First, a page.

OHIO — Cities around the state must amend its income tax ordinances due to passage of House Bill 49.
House Bill 49 allows businesses to file taxes through the Ohio Business Gateway for taxes assessed by various cities. At this time no business is required to file with the state. Any business can still file with any city’s tax department without penalty. Many businesses file multiple city returns for every city they conduct business in.
Some businesses must file more than 50 different city tax returns, so they can save money in processing and filing costs by filing one return through the Ohio Business Gateway. The state disburses the taxes owed back to each city, but assesses a small fee to each city for doing so.
Cities don’t care for this new option and claim it violates ‘home rule.’
Home rule cities are those cities which have adopted a home rule charter for their local self-governance. The citizens of a home rule city are free to choose their own form of municipal government, choose between a large or small city council, fix the terms of office of council members, decide on the method of election of the Mayor, provide for creation of more boards and commissions which they feel is essential for proper city functioning, etc. In US, most of the states have home rule cities.
Home rule cities are not burdened by the limitations of Dillon’s rule which is a doctrine that says that a unit of local government may exercise only those powers that the state expressly grants to it.
The new income tax ordinances cities are approving are being adopted to comply with H.B. 49.
“This is the third time we’ve had to make changes to our income tax ordinance because the state is making changes on our behalf,” said Clayton Finance Director Kevin Schweitzer.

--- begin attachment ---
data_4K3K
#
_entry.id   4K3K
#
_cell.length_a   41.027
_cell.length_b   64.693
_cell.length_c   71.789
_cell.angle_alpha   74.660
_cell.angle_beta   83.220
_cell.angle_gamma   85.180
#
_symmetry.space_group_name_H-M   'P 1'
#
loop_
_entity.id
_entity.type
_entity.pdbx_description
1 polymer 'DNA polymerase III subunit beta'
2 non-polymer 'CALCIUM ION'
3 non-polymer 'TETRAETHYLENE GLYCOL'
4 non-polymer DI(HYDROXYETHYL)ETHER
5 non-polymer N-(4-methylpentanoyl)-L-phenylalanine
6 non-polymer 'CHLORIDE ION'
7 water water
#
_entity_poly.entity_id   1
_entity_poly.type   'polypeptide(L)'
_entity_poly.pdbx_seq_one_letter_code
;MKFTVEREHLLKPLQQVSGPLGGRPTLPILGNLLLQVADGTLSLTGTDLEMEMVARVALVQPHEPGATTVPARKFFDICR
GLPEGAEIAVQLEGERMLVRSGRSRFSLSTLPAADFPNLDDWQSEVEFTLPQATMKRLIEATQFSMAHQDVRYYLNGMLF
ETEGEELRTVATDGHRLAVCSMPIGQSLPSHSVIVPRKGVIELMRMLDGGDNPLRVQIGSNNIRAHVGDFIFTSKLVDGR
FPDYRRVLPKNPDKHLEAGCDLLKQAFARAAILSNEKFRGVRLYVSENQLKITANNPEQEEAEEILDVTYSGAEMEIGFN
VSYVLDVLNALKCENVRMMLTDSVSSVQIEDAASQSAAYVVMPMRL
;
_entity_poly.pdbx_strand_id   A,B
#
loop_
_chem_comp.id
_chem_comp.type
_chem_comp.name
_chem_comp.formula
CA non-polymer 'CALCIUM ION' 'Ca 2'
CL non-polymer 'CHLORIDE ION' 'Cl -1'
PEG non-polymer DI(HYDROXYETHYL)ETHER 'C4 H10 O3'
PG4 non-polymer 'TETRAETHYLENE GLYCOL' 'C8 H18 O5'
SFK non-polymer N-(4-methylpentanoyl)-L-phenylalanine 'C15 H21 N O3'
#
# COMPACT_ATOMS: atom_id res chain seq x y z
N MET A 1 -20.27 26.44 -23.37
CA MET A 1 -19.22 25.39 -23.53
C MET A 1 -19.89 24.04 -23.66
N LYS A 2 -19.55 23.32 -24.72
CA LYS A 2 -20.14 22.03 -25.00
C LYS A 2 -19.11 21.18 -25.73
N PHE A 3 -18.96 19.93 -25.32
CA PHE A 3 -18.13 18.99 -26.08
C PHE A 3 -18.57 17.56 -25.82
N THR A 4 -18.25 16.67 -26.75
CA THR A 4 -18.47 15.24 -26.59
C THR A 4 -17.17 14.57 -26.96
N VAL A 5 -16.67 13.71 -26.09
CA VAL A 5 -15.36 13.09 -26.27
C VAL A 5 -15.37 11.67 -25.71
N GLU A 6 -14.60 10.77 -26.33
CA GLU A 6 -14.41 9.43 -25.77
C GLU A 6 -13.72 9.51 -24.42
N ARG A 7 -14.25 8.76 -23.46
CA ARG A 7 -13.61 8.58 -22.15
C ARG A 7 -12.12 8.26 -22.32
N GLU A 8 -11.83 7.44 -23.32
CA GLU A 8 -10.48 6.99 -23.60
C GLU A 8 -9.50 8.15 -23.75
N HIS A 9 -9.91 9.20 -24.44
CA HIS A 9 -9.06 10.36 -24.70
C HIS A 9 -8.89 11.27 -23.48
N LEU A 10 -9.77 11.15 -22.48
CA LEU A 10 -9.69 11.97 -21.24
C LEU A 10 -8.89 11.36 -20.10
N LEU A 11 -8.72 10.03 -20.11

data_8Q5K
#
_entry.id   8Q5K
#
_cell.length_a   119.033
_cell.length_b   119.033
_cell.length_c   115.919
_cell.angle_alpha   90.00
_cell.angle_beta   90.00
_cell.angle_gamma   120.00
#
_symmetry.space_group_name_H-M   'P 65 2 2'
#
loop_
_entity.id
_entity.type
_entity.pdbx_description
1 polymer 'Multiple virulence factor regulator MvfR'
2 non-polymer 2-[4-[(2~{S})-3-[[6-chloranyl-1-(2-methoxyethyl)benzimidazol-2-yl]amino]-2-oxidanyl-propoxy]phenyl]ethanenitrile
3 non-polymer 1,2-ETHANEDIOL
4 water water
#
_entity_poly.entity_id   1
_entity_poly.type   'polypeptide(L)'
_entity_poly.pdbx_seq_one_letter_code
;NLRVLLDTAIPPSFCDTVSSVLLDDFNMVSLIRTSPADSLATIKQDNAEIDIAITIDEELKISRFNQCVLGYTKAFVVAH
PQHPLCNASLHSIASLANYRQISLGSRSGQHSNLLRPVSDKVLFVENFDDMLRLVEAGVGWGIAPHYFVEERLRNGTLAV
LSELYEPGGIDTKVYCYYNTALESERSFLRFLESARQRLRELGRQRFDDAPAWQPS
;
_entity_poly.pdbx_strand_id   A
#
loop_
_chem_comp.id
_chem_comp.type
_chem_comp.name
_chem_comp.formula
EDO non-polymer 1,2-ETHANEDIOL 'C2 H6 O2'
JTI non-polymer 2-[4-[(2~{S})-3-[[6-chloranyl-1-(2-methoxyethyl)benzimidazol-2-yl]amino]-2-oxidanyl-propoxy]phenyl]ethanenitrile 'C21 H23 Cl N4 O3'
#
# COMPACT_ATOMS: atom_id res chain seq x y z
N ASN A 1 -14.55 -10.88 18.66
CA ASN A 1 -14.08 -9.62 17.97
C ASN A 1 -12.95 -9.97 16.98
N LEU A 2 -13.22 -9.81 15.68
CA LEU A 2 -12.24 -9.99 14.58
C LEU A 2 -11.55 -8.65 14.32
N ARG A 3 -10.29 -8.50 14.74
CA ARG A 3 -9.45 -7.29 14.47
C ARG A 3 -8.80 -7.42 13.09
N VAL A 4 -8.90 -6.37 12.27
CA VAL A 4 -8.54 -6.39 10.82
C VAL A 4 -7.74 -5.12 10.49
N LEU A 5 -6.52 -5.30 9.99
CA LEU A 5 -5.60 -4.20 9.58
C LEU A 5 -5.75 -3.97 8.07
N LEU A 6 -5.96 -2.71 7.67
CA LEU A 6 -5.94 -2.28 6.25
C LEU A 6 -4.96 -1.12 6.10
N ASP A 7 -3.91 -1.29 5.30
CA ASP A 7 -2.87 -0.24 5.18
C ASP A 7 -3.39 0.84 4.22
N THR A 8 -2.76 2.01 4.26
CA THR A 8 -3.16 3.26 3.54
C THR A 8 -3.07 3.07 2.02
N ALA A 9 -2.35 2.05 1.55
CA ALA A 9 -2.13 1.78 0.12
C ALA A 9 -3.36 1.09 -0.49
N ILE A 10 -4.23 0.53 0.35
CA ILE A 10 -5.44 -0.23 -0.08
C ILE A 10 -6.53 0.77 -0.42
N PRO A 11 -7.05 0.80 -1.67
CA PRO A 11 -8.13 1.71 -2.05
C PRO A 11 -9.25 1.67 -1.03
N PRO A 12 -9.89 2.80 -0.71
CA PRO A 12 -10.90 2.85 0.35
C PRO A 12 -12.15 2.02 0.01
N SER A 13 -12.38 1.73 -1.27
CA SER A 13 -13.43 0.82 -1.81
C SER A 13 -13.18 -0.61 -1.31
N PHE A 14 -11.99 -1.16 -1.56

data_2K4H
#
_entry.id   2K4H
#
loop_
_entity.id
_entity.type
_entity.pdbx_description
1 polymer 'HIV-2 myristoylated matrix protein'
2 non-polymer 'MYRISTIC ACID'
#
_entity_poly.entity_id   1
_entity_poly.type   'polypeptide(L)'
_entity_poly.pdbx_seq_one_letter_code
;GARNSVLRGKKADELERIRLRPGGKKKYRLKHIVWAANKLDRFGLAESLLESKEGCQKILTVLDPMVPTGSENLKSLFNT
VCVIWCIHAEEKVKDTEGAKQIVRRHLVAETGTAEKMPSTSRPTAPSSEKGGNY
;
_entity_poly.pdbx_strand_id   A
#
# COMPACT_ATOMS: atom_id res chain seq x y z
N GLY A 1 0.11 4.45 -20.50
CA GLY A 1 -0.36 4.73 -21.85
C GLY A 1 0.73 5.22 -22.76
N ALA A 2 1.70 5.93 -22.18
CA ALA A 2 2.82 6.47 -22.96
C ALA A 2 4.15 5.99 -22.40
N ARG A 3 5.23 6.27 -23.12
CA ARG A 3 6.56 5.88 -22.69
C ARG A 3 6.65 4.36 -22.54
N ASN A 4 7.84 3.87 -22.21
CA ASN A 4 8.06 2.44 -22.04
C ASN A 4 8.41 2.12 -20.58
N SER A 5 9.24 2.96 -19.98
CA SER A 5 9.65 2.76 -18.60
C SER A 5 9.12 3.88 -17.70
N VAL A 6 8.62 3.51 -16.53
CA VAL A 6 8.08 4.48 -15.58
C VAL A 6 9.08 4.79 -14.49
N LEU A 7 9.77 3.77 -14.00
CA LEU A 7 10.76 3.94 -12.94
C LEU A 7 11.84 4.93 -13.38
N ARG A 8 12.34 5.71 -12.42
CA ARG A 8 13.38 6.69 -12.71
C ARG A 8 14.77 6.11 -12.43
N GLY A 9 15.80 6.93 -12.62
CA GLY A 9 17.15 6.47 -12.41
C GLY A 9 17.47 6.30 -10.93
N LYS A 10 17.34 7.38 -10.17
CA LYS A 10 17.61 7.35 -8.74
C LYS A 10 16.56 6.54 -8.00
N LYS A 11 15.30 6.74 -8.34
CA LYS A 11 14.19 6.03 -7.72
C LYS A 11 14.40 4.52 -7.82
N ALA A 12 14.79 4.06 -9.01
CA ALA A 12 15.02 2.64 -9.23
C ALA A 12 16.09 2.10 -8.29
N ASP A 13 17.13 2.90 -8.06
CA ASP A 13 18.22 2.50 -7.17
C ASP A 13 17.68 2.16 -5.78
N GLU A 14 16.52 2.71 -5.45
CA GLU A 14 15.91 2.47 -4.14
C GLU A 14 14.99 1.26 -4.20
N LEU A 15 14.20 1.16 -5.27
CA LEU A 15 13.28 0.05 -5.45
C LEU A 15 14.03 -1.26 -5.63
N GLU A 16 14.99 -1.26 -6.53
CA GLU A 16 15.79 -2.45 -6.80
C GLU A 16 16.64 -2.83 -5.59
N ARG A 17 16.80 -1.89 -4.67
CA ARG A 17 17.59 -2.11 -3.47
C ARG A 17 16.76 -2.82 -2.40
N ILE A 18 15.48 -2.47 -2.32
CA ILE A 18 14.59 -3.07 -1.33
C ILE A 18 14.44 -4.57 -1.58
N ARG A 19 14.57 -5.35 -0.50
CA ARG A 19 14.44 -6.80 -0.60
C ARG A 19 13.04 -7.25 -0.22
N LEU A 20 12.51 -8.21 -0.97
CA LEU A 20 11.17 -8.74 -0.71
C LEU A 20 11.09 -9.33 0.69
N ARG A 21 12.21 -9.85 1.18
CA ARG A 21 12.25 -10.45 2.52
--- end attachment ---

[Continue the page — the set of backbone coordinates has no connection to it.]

The state, according to city officials, is mandating that municipalities adopt municipal income tax provisions included in H.B. 49. If not adopted, the state would not disperse business tax profits back to the municipality. As a result cities statewide have filed a joint lawsuit to fight the change.
Schweitzer added that Clayton’s adoption of the provisions does not mean the city agrees with the legislation, but rather is a measure to protect the city so it can still collect taxes from business profits until the court proceeding reaches a ruling.
The parties to the lawsuit filed in Franklin County Common Pleas Court by the law firm Frost Brown Todd, LLC on behalf of municipalities statewide fighting the changes mandated by H.B. 49 is costing each city approximately $4,000 each.
The cities of Union, Clayton and many others already pay a fee for another agency (Central Collection Agency) to collect the taxes from residential tax filers paying their city income tax. The CCA charges about 3 percent for personal income tax collection to the City of Clayton. Schweitzer said the city does not have enough staff to handle and process all its residences’ city income tax returns.
“The difference is we will not have access to review any of the business taxes filed through the Ohio Business Gateway so we have to take the state at their word that the correct amount is being collected,” Schweitzer said. “I can get on the CCA system any time to review city income tax filings.”
Schweitzer also said that the Ohio Business Gateway has major issues, such as information disappearing once it is entered. This fact was confirmed by Englewood-based accounting firm S.J. Meyer Financial Advisory Services, LLC.
According to Steven J. Meyer, CPA-PFS, founder of S.J. Meyer Financial Advisory Services, none of his firm’s approximately 140 to 150 business clients have signed up to use the Ohio Business Gateway portal.
Businesses for years have argued that allowing each municipality in the state to make its own tax rules and regulations has created administrative costs in time and money and has put Ohio at a disadvantage compared to other states while diverting business resources from productive activity.
With the option of using Ohio Business Gateway, not all businesses are flocking to use it as of yet.